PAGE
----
I love this book. The whole series, really. They have books from “the younger years” on up to the teen years. We started using the technique with my son when he was six months old and very quickly taught him to stay out of kitchen cabinets, away from stairs, etc. Very simple. He’s a rule-abider though 🙂 It got more difficult when my daughter was born. Mostly because offering choices to both of them (just 22mo apart) at the same time is exhausting, they often talk over each other, or choose different things (one wants to leave now, the other wants to leave in 10 minutes for example). She is also more emotionally driven and not so much a rule-abider, so we get a lot more whining out of her. But, overall the technique is very sound and I recommend it to all parents. I’d like to get their newest (I think) book about “when you’re at a loss for words.” I think that would be helpful to read 🙂
    .-= Tessa´s last blog ..Quick checkup =-.

  29. Cori Padgett

    Great article! I have two boys who are VERY independent, and it does make things less of a struggle when I give them ‘limited’ choices, lol. Unfortunately I inherited my Dad’s ‘My way or the highway’ philosophy a bit, so I often forget to give them those choices. But I’m definitely going to start focusing on doing it more and hopefully they’ll grow up nicely adjusted and independent! ;D

  30. Susan @ Heart Pondering

    Thanks for the post and the thoughts.
    Offering children choices can be powerful and should certainly be in our aresenal as parents. But I notice that sometimes offering choice becomes too prevalent in our culture (starting at the youngest ages), and frequent offering can cause children to believe that they have a right to weigh in on everything. In my experience with my strong-willed son… my continually offering him choices contributed to a budding entitlement mindset in him, and roused (more than average) rebellion in him whenever choices were not offered. I blogged about this at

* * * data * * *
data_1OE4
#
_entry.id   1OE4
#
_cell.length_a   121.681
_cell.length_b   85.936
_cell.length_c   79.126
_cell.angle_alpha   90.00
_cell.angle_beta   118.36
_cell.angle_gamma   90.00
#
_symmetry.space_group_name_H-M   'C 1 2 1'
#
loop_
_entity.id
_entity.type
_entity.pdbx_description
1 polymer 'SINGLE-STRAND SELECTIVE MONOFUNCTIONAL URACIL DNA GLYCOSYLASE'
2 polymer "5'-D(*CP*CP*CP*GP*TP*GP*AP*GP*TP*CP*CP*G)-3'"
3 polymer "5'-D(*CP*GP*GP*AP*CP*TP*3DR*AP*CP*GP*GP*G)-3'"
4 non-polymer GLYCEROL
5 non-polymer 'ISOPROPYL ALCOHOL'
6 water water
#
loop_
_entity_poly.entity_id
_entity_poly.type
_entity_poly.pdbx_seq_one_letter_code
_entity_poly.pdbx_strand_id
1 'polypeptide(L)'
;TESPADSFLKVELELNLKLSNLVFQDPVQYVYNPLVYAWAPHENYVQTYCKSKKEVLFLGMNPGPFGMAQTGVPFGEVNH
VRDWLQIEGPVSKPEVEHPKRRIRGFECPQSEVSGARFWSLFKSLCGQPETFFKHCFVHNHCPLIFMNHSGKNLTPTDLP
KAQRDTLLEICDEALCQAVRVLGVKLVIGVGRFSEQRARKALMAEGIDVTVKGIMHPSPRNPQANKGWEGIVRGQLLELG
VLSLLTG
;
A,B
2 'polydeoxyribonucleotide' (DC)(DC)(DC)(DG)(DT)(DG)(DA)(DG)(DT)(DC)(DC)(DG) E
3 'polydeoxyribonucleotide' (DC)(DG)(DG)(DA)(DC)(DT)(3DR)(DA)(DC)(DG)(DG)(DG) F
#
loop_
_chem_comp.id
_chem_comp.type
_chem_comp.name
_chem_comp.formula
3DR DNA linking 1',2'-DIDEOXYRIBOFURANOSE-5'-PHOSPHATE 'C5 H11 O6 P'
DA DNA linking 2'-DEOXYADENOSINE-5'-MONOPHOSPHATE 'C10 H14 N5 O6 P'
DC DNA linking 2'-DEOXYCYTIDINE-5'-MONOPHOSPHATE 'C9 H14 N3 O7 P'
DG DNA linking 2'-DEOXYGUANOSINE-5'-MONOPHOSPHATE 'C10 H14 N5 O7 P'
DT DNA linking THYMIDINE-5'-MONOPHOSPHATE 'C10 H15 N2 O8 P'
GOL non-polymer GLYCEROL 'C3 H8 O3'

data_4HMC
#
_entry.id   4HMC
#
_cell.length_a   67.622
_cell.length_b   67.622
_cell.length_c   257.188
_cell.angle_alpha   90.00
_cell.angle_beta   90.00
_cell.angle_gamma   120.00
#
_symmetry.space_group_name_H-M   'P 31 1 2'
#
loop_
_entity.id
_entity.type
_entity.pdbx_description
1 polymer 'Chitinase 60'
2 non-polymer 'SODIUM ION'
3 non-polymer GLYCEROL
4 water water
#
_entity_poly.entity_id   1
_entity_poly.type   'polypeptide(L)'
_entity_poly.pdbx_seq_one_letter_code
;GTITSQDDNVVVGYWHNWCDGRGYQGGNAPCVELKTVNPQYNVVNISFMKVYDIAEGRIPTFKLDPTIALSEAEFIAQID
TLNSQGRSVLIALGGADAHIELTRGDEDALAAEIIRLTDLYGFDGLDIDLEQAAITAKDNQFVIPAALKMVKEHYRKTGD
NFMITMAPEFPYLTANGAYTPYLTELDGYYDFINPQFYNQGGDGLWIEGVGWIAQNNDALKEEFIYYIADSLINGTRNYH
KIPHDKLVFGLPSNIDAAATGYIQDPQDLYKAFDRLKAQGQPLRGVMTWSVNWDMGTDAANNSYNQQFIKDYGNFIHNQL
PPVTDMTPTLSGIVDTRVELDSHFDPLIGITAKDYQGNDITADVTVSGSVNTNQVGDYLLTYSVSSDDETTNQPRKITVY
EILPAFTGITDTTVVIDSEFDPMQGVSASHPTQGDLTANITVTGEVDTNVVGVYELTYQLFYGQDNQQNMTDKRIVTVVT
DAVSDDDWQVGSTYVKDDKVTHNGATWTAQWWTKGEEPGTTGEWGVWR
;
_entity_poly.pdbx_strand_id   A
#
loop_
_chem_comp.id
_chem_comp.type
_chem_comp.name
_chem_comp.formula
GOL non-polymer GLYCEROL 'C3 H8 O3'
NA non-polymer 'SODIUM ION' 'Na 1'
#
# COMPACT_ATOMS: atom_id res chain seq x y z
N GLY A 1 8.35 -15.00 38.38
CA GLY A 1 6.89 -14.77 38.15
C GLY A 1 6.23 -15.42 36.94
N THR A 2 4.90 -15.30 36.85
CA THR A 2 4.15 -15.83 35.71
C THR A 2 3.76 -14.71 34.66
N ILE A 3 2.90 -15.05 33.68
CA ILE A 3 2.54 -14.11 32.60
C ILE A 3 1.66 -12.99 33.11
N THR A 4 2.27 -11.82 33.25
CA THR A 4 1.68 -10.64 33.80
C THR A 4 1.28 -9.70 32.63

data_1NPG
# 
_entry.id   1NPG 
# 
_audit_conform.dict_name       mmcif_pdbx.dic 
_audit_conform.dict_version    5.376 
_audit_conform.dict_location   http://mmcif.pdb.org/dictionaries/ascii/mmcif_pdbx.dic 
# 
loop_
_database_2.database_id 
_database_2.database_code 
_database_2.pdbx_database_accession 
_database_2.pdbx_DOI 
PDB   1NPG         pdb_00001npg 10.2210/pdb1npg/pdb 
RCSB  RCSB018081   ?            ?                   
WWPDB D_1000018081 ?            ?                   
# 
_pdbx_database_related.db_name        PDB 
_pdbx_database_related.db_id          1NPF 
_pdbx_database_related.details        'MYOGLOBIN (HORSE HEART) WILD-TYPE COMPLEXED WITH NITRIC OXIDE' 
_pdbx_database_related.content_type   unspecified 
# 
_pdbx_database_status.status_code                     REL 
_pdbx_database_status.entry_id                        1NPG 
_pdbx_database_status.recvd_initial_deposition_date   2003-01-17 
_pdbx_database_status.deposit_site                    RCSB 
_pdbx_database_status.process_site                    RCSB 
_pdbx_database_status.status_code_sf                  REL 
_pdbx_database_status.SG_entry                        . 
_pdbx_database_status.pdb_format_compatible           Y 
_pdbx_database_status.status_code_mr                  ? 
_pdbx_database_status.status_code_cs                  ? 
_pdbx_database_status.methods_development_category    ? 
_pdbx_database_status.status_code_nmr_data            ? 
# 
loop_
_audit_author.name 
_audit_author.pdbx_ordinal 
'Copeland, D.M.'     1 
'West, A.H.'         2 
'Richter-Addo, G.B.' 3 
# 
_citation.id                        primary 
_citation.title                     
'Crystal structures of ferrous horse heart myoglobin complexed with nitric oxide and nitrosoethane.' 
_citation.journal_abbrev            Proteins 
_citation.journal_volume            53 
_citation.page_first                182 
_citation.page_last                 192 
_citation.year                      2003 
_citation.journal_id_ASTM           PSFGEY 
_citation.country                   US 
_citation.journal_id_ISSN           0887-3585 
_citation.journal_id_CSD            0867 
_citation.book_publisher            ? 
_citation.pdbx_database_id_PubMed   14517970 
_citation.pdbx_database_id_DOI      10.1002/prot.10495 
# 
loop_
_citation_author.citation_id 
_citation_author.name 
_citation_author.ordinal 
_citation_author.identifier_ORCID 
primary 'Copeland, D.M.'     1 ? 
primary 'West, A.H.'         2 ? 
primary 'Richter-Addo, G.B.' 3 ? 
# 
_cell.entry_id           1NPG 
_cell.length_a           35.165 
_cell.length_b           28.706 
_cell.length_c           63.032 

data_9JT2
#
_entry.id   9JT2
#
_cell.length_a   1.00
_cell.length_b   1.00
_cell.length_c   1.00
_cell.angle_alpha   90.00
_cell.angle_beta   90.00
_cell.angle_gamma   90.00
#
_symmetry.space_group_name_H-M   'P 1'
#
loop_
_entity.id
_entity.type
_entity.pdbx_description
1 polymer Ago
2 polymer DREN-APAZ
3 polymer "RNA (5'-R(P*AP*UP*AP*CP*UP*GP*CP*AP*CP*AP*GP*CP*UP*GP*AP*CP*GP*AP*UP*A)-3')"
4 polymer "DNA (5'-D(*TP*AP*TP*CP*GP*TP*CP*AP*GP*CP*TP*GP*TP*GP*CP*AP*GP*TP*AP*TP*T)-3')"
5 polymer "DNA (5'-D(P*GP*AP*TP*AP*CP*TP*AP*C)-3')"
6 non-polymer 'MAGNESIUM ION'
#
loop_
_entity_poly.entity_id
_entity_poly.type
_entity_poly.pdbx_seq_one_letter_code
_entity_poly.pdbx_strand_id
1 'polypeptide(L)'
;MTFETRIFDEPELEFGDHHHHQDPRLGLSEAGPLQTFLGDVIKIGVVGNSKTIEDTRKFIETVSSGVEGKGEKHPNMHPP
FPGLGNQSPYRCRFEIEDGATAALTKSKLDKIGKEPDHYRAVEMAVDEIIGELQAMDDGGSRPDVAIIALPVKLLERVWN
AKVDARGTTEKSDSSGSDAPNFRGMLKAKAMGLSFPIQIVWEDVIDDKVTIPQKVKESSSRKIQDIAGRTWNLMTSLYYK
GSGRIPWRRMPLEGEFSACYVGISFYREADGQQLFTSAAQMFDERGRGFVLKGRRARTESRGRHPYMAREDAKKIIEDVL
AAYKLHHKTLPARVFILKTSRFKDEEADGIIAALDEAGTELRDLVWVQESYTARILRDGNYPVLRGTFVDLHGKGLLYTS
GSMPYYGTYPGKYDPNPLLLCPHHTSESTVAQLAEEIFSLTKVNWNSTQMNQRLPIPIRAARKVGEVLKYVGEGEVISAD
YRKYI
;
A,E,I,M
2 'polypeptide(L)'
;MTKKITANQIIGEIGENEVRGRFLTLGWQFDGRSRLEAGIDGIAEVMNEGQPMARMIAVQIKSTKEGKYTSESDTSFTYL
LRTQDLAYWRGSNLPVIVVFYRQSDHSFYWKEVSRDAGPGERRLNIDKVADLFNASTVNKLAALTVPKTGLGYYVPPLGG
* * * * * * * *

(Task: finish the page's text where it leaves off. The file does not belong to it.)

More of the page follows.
I spent all day administering consequences and combatting a whiney and uncooperative spirit.

    Once I cut down significantly on the number of choices I offered him and began to underscore my role as an authority in his life (in a firm and loving way), we began making headway. I now utilize choice as a privilege to be earned – “now that you’ve shown me that you will do what I ask you to do pleasantly, you may choose x.” This has worked vey well for us and has helped him bring his rebellious spirit into better control. In my view: the older the child and the more s/he is demonstrating a capacity to pleasantly follow a parent’s direction when need be, the more choices s/he should be offered.
    .-= Susan @ Heart Pondering´s last blog ..Mothering well through changes =-.

  31. Pot Luck Mama

    Your post actually spurred a parenting conversation between my husband and I just now…always a good thing:) Thanks for that!